Written on November 17, 2023 by Sendra Yang, PharmD, MBA. To give you technically accurate, evidence-based information, content published on the Everlywell blog is reviewed by credentialed professionals with expertise in medical and bioscience fields.
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HPV, or the human papillomavirus, is the most common sexually transmitted infection in the United States.[1,2] HPV is a group of more than 200 different types of viruses. Some HPVs can cause health problems, such as genital warts and cancers. In 2018, the Centers for Disease Control and Prevention (CDC) estimated that there were about 43 million HPV infections in the United States, with many among people in their late teens and early 20s. You may be wondering what percentage of high-risk HPV turns to cancer. Read on to learn more.
HPV is considered contagious and is transmitted through skin-to-skin contact.[1,2] HPV can be spread by having vaginal, anal, or oral sex with someone already infected with the virus. Someone with HPV can pass the infection to another person even if they have no signs or symptoms. Signs and symptoms may develop years after getting an HPV infection, making it hard to know when exactly someone first gets the virus.
Types of HPV that are sexually transmitted belong to two groups: low risk and high risk. Low-risk types of HPV are classified that way because they rarely cause cancer. However, a small number of low-risk HPV types can lead to warts on or around the genitals, anus, mouth, or throat. Breathing issues can occur when warts appear in the larynx or respiratory tract.
High-risk HPV can cause several types of cancers. There are currently 12 high-risk HPV types: HPV 16, 18, 31, 33, 35, 39, 45, 51, 52, 56, 58, and 59. The two HPVs that are responsible for most HPV-related cancers are HPV 16 and 18. High-risk HPV will often not cause any symptoms until the infection has progressed to cancer.
When cells are infected with a high-risk HPV, this may lead to disruption in the way they typically operate. One result is that cells divide and multiply abnormally. While the immune system can sometimes identify and control the abnormal growth, other times the infected cells grow and progress to cancerous cells. HPV can take anywhere from five to 20 years to develop into cancer. Early detection and appropriate treatment can typically prevent high-risk HPV infections from progressing to cancer.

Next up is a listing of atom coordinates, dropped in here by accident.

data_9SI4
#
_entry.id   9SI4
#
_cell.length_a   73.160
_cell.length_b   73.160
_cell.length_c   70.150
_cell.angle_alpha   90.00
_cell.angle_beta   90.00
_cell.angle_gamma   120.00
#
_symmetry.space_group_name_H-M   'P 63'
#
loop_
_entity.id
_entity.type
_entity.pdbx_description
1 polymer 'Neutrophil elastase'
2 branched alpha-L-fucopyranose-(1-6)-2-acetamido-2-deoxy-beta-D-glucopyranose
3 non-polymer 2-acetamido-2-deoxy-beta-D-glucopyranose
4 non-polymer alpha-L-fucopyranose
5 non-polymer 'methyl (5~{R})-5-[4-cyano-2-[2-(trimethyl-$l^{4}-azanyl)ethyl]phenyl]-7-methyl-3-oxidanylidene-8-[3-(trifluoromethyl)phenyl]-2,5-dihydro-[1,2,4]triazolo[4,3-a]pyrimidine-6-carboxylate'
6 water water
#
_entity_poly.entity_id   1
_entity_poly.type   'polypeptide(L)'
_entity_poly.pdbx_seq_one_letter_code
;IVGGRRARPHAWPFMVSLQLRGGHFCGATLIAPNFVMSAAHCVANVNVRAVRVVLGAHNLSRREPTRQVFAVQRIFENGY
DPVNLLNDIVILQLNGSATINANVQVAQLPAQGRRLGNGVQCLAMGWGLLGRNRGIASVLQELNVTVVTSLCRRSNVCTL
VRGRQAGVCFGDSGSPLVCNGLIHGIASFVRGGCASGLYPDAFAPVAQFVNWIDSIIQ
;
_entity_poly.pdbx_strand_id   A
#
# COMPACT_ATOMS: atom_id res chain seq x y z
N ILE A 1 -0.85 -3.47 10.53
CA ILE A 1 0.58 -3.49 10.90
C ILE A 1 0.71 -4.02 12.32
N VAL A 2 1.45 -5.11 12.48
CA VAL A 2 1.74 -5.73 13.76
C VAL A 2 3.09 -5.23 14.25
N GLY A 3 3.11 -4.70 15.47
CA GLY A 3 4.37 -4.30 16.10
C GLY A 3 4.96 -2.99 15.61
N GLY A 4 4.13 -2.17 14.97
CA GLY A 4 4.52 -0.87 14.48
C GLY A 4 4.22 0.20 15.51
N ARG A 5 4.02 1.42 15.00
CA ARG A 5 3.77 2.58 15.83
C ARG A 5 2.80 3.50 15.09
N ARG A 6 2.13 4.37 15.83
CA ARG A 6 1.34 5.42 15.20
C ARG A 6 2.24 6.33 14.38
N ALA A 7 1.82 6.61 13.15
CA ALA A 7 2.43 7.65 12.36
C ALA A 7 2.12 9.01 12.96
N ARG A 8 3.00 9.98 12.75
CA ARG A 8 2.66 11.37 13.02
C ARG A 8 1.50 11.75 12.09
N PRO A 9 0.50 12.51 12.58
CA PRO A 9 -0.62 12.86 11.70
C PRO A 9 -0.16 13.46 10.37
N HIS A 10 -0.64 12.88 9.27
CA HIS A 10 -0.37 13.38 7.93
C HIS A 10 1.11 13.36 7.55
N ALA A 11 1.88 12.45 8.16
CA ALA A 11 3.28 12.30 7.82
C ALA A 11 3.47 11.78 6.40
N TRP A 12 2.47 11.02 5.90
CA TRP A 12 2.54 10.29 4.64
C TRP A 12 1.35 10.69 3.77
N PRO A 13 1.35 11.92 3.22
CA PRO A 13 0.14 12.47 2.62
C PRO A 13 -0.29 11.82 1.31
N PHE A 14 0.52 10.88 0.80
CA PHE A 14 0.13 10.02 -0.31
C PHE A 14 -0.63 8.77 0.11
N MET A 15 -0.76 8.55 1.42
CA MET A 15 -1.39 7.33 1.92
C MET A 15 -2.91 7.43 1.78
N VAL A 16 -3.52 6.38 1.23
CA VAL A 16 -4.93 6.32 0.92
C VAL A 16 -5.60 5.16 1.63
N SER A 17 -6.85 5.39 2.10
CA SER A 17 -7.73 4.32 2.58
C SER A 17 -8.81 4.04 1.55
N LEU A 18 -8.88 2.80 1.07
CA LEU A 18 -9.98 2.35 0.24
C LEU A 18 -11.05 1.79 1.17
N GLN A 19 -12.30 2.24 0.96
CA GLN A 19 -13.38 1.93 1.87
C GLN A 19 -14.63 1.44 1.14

Chronic infection with high-risk HPVs can lead to cancer in the areas of the body where the HPV infects the cells. HPV infects thin, flat cells, known as squamous cells, that line the inner surface of organs. The majority of the time, HPV cancers are squamous cell carcinomas; however, some cervical cancers come from HPV infection of cells in the cervix and are called adenocarcinomas.
In the United States, there are more than 47,000 annual cases of cancer in parts of the body where HPV is often found. According to the CDC, HPV is estimated to cause around 37,300 of these cancers. Taking these two statistics into consideration, an estimated percentage of cancers caused by HPV could be approximately 80%. The HPV-related cancers include :
If you think you may have been exposed to a sexually transmitted disease (STD), Everlywell offers on-demand STD appointments. You can meet virtually with a licensed clinician, generally within two hours.
Another option to consider is the available at-home lab tests. Everlywell has an at-home HPV test for females that screens for 14 high-risk types of HPV, including HPV16 and HPV 18, which are associated with more than 70% of cervical cancer cases. If results are positive, you will have the opportunity to connect with an independent healthcare provider and may receive treatment if applicable.